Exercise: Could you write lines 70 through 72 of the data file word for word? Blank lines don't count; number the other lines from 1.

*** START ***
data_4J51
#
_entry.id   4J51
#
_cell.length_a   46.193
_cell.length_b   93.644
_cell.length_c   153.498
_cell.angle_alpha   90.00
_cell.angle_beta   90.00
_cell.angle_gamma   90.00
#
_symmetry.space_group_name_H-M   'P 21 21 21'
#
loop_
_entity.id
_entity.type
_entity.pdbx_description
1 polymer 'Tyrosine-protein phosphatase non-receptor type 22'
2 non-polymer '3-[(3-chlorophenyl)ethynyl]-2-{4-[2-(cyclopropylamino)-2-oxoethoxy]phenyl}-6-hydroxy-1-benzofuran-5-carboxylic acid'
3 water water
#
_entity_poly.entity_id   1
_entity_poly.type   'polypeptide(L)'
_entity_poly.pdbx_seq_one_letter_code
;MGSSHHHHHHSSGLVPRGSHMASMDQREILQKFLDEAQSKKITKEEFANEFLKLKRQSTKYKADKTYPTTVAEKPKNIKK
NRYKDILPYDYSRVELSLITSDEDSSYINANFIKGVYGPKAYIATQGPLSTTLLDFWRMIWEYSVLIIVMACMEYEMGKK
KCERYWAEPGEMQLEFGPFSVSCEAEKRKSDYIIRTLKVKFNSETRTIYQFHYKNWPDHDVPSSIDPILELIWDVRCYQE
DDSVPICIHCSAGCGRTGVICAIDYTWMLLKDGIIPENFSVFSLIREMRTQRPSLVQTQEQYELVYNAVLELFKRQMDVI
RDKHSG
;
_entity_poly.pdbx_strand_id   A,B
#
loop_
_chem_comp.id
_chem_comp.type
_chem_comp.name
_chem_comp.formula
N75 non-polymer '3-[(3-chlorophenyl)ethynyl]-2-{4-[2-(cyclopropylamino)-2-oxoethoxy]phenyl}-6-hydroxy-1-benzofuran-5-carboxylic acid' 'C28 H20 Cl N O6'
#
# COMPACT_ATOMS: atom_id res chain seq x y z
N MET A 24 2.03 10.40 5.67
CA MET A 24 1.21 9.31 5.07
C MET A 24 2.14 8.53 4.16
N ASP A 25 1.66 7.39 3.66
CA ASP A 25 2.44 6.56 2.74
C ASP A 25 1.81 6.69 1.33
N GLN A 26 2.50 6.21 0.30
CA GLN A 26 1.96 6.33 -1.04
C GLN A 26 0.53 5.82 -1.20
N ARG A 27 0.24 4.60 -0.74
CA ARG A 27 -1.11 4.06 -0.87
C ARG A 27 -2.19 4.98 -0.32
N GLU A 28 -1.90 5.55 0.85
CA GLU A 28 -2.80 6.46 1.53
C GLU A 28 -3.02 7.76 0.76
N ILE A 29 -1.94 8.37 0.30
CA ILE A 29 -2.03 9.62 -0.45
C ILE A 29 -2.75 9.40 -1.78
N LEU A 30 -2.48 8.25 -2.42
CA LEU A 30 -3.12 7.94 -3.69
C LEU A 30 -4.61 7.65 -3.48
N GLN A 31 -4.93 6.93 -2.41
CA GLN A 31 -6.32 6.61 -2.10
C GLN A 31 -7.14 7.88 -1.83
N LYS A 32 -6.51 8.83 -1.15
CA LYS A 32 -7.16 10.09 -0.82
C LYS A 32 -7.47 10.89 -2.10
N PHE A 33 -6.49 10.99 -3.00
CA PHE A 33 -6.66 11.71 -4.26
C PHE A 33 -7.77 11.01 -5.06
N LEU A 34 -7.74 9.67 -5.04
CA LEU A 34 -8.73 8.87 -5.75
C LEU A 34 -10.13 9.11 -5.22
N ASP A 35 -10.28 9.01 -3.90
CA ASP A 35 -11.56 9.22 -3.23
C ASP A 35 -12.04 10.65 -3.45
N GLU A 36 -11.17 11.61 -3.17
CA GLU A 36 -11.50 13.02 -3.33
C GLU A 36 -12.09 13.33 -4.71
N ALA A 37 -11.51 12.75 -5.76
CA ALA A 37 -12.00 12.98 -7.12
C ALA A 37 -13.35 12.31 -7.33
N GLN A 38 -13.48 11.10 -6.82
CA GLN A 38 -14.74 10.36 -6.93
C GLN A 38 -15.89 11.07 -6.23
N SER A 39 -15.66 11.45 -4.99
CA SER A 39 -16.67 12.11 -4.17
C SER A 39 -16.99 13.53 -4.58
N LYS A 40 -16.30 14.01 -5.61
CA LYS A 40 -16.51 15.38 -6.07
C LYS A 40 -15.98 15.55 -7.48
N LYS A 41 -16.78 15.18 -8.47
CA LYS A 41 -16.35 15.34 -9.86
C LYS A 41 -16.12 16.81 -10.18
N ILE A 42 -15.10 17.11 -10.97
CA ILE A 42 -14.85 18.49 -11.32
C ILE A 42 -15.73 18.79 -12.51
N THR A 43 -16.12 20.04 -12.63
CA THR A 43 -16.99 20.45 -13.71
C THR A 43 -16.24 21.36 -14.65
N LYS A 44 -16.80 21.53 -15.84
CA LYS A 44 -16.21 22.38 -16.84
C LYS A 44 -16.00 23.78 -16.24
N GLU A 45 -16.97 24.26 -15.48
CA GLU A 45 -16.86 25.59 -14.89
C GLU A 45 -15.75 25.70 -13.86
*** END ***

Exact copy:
C PHE A 33 -7.77 11.01 -5.06
N LEU A 34 -7.74 9.67 -5.04
CA LEU A 34 -8.73 8.87 -5.75